"This is a pretty sobering incident for those involved, including first responders," Los Angeles County Fire Department Chief Daryl Osby said during a news conference, noting that the first responder community had children who attended the high school.

Santa Clarita Mayor Marsha McLean said her grandaughter attended the high school, and that even though the city is the third-largest in Los Angeles County, "we are a close-knit family-oriented community, and our family sticks together."

"The feeling that went over me was indescribable," she said of the moment she heard the news. "I felt the same thing as our families."

"I want every single family member to know we are with you, our heart is with you, and that's all I can say as to this horrible thing," McLean added. "There are no words to describe it."

California Gov. Gavin Newsom released a statement in response to the shooting.

"I am closely monitoring the incident at Saugus High School in Santa Clarita this morning, and my Administration is working in close coordination with local law enforcement. Jennifer and I extend our thoughts to the parents, families and friends of the students and faculty, and the Santa Clarita community."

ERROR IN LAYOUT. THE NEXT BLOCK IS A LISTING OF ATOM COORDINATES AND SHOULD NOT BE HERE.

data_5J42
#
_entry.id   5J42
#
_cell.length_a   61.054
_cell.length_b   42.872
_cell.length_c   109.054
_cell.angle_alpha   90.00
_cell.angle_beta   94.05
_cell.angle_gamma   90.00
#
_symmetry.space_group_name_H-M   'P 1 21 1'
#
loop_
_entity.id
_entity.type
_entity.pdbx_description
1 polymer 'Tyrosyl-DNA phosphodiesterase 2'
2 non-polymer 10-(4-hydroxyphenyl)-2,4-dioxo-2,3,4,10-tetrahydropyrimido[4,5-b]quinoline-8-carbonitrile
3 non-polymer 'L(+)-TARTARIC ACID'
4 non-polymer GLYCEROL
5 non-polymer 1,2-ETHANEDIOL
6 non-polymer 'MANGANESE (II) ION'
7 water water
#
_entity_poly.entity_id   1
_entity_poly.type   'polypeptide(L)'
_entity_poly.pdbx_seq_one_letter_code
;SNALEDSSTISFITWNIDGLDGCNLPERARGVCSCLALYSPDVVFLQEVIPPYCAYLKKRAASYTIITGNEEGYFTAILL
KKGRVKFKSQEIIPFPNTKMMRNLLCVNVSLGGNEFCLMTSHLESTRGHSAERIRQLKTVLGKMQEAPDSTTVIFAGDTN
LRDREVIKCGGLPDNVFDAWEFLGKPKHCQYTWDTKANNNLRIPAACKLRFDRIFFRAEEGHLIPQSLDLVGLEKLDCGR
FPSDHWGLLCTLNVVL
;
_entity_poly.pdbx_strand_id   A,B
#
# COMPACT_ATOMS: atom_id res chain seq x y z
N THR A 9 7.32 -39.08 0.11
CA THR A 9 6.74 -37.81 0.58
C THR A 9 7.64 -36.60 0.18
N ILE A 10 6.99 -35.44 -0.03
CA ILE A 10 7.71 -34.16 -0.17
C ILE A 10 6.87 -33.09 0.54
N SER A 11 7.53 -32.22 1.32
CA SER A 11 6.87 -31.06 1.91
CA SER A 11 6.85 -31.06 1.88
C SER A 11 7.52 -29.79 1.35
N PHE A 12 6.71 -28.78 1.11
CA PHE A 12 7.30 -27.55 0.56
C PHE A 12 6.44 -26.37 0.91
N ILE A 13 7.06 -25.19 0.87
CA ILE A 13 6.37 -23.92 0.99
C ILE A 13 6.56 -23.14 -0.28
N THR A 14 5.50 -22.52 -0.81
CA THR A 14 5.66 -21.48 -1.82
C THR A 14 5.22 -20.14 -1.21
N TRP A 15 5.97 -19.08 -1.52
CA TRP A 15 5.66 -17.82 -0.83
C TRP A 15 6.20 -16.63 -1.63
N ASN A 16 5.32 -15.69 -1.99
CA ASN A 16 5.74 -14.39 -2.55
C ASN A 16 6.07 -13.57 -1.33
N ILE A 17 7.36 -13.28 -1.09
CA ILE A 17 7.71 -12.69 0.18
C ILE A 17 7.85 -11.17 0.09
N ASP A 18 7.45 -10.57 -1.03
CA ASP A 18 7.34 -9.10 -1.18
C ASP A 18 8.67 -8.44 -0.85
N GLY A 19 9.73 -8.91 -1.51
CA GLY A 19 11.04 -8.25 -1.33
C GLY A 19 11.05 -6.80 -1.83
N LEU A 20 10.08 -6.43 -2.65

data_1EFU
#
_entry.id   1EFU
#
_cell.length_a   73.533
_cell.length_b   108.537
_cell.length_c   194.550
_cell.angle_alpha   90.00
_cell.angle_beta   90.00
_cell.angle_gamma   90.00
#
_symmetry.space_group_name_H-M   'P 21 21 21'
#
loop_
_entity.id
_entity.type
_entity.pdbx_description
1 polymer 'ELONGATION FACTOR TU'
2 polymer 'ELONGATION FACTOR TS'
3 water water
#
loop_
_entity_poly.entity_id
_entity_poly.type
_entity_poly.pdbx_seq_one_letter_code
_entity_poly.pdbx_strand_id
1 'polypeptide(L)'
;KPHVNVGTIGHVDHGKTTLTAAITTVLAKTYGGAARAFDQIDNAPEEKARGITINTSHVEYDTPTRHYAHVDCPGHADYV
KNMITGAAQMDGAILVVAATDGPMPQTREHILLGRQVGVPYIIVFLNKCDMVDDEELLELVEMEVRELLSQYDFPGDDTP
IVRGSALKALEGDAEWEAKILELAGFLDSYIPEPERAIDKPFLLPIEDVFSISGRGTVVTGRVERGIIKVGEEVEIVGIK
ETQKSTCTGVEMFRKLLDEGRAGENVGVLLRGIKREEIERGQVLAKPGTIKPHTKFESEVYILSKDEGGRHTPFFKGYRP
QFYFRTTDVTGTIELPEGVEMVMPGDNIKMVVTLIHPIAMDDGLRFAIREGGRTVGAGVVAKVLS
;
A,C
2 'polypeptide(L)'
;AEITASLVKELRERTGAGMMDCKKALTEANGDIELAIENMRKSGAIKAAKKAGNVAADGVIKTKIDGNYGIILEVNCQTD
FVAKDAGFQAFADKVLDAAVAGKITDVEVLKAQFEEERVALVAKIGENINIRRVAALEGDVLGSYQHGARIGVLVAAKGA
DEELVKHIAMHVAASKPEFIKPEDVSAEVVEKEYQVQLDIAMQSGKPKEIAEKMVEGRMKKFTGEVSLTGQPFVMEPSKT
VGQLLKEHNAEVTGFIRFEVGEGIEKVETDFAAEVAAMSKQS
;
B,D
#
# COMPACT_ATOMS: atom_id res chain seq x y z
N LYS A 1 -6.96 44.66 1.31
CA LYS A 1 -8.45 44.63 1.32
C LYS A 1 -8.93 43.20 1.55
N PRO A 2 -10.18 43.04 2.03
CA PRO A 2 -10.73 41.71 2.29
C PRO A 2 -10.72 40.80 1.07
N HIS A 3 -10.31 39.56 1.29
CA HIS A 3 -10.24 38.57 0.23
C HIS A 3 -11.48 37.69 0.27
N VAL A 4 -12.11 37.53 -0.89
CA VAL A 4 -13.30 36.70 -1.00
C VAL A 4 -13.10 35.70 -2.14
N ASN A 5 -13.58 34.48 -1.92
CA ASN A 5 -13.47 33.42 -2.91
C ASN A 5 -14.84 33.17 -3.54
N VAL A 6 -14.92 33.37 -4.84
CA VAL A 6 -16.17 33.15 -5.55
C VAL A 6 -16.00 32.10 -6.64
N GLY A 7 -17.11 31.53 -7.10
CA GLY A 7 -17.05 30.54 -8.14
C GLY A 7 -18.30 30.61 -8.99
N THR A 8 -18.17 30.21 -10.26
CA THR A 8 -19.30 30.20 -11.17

President Donald Trump "is monitoring the ongoing reports of a school shooting in Santa Clarita, CA," tweeted Judd Deere, the White House deputy press secretary. "The White House encourages all those in the area to follow the advice of local law enforcement and first responders."

Vice President Mike Pence addressed the shooting at the beginning of his remarks at a NASA event on Thursday afternoon.

"It's another heartbreaking day for students and parents in America," he said. "In this nation, we mourn with those who mourn, and we grieve with those who grieve. To the families, and to those critically injured, on behalf of the American people, I say from my heart: the hearts of every American are with you today, our prayers are with you, and our prayers are with all the doctors, nurses and hospital staff that are treating your loved ones."

More than 2,300 students attend Saugus High School in grades 9-12, according to the school's website.

The Associated Press and FOX News contributed to this report.